Labour has launched its manifesto ahead of the 2019 general election, which will be held on 12 December.
The manifesto is called It's Time For Real Change and sets out policies the party aims to bring in should it win the election.
Here, we provide an at-a-glance look at Labour's plans for , , , and all things money-related that could hit your wallet.
We'll also be covering the Conservatives, Liberal Democrats and SNP in separate stories, which we'll publish once the manifestos are out. For more information on what smaller parties have planned, head here.
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Labour on tax
Additional rate of tax for those who earn more than £80,000 a year, and a new 'super-rich' rate payable from £125,000.
Repeal the Health and Social Care Act and reinstate the responsibilities of the Secretary of State to provide a comprehensive and universal healthcare system.
Additional £1.6bn a year to ensure new standards for mental health, with £2bn for mental health hospital facilities
Invest £2bn to modernise mental health hospital facilities.
Labour on household bills
Protect free TV licences for over-75s.
Deliver free fibre broadband for all by 2030.
Upgrade almost all UK homes to highest energy-efficiency standards.
Nationalise rail, mail, water and energy services.
Offer free basic prescriptions.
Labour on transport
Introduce free bus travel for under-25s.
Increase council provisions to improve bus networks and reinstate cut routes.
Bring railways back into public ownership, improve accessibility for disabled people and ensure safe staffing levels.
Deliver Crossrail for the North, and HS2 route to Scotland.
Expand rail networks across the whole country, and electrify all trains.
Increase funding for cycling and walking.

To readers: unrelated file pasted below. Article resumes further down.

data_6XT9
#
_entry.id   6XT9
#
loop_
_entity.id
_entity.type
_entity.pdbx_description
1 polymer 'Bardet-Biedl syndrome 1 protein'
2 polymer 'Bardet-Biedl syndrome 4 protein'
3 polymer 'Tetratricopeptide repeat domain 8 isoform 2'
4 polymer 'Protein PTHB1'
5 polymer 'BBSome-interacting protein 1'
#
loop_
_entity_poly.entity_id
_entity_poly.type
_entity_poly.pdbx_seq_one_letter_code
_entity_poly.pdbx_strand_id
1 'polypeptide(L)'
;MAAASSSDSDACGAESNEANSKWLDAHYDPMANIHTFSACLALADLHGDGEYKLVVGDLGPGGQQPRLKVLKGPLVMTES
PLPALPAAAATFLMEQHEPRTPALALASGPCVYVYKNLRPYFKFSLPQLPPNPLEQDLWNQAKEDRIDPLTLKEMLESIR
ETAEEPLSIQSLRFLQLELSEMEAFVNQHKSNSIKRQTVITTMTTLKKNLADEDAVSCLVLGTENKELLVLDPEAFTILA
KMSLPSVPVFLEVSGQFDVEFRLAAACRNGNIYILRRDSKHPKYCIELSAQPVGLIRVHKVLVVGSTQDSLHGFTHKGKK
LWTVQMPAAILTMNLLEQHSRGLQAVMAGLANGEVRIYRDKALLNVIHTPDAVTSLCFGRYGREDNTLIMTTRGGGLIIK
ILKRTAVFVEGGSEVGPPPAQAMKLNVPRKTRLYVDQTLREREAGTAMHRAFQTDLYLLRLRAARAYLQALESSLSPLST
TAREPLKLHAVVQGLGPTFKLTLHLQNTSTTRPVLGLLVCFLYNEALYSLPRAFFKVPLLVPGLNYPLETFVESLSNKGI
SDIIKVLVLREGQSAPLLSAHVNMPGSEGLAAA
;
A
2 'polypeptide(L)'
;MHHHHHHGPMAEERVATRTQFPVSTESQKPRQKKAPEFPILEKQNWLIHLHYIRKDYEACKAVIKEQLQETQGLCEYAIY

Support the sale of ultra-low-emission vehicles, and invest in electric vehicle charging infrastructure.
Labour on schools and university
Abolish university tuition fees, and bring back maintenance grants.
Have free school meals for all primary school children, and reduce the cost of school uniforms.
Free lifelong entitlement to training up to Level 3, and six years training at Levels 4-6, which maintenance grants for those on lower incomes.
Early years childcare
Create Sure Start Plus service with centres for children under two years old.
Provide 30 hours of free preschool education per week for two, three and four-year-olds, with additional hours available at subsidised rates dependent on income.
Extend childcare provision for one-year-olds.
Labour on Brexit
Get an alternative deal to leave the EU, and put that deal to the public referendum vote - there will either be a choice to remain in the EU or accept the deal.
Rule out a no-deal Brexit, and end all no-deal preparations.
Grant EU nationals the automatic right to continue living and working in the UK, as a way to help ensure reciprocal treatment of UK citizens living in the EU.
What will Labour's pledges cost?
Labour says it will spend £82.9bn on additional funding in areas such as education and social care, which will be offset by £82.9bn raised by its proposed tax changes.
Which?'s consumer agenda
Which? has outlined its agenda for the next government, which sets out six commitments that we want all political parties to make to deliver positive, tangible improvements for individuals across the UK.
This includes providing banking services that work for everyone, better protection over unsafe products and fairer pensions.
Editor's note: this article was updated to include Labour's pledges on free broadband, scrapping prescription charges, overhauling water rates and insulating homes millions of homes on 9 December 2019.